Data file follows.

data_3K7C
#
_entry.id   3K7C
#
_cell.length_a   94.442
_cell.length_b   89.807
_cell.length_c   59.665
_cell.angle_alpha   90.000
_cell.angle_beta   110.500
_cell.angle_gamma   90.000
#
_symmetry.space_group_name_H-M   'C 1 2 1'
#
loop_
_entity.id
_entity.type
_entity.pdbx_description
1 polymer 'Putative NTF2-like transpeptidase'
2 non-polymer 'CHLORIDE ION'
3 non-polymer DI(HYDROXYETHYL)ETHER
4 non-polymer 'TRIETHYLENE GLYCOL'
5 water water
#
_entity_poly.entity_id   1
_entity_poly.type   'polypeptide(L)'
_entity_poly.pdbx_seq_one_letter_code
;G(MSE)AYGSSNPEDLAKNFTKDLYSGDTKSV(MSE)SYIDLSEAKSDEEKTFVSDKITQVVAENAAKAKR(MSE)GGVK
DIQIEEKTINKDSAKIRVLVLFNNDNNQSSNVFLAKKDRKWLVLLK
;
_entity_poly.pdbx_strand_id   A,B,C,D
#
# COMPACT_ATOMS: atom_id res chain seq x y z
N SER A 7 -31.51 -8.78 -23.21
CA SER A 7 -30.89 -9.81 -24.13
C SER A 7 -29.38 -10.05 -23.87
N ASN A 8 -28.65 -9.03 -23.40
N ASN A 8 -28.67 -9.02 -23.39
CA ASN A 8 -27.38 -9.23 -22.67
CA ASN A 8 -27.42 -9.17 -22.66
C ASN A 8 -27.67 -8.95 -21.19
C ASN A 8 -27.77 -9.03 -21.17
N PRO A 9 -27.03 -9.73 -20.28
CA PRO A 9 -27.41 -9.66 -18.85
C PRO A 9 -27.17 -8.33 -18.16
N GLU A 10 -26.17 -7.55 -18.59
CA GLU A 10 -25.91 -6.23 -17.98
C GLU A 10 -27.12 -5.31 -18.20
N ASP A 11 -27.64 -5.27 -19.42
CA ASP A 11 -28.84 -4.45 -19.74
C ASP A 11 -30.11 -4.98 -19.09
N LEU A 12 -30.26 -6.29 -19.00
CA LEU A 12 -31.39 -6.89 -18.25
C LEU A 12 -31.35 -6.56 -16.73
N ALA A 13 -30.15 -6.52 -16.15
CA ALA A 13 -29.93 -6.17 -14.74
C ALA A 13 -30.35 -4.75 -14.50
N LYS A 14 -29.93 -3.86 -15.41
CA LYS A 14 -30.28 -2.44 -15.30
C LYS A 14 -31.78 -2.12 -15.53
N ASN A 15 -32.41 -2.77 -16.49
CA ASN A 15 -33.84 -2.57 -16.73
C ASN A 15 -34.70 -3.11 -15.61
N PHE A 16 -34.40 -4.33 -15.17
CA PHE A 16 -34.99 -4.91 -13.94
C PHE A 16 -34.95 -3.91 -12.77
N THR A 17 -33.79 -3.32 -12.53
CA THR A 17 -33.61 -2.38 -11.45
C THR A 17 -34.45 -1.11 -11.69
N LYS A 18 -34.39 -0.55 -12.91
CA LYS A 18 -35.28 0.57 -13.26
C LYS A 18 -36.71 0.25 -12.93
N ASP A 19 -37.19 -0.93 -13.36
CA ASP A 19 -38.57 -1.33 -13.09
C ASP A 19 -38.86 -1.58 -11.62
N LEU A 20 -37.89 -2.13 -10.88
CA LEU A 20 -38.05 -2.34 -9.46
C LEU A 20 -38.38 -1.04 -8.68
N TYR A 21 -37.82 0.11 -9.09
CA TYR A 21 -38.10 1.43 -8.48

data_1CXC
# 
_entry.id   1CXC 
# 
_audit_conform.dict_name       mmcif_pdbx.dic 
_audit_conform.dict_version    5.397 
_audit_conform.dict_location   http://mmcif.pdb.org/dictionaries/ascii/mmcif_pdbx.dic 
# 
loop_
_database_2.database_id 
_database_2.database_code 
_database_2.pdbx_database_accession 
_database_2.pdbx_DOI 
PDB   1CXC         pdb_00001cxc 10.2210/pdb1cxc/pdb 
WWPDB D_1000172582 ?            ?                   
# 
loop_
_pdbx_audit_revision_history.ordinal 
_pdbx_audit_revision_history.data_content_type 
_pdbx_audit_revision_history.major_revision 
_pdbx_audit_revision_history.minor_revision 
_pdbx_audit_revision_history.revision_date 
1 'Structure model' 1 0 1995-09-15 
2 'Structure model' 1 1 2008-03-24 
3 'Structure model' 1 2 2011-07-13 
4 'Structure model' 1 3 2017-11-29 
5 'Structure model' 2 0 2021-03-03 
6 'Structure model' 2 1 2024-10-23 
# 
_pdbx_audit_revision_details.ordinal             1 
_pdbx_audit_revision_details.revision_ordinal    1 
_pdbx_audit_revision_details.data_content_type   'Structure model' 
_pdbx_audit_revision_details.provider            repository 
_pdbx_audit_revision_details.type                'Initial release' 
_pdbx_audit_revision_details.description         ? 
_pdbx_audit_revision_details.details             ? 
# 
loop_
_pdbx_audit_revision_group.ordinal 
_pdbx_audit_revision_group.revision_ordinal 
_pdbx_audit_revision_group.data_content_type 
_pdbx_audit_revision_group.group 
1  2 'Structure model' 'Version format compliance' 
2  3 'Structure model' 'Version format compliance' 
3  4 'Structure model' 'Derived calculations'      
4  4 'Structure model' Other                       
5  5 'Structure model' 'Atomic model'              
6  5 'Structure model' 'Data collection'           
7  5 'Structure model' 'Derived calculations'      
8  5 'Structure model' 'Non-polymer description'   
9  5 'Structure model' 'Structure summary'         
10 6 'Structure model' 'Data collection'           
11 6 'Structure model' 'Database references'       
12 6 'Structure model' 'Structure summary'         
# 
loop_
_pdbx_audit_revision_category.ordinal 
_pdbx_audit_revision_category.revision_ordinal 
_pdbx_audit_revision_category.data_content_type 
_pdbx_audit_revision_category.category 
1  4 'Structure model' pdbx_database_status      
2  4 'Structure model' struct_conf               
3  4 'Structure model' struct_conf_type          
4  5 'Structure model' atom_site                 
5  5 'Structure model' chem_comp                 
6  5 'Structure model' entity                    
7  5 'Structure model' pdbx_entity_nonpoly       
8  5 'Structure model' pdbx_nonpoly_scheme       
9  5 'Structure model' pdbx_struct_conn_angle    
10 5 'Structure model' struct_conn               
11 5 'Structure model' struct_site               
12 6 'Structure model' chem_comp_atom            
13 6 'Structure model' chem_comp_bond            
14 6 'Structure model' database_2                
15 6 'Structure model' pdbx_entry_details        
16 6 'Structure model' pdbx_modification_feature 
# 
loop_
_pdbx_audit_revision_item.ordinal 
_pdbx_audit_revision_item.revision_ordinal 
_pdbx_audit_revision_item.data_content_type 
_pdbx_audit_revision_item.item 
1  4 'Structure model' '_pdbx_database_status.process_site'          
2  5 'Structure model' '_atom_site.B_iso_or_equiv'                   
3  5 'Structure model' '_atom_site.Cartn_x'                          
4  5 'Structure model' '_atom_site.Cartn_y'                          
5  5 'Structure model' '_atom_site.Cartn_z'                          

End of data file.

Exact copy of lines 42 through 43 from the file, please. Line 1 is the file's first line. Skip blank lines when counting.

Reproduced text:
N PRO A 9 -27.03 -9.73 -20.28
CA PRO A 9 -27.41 -9.66 -18.85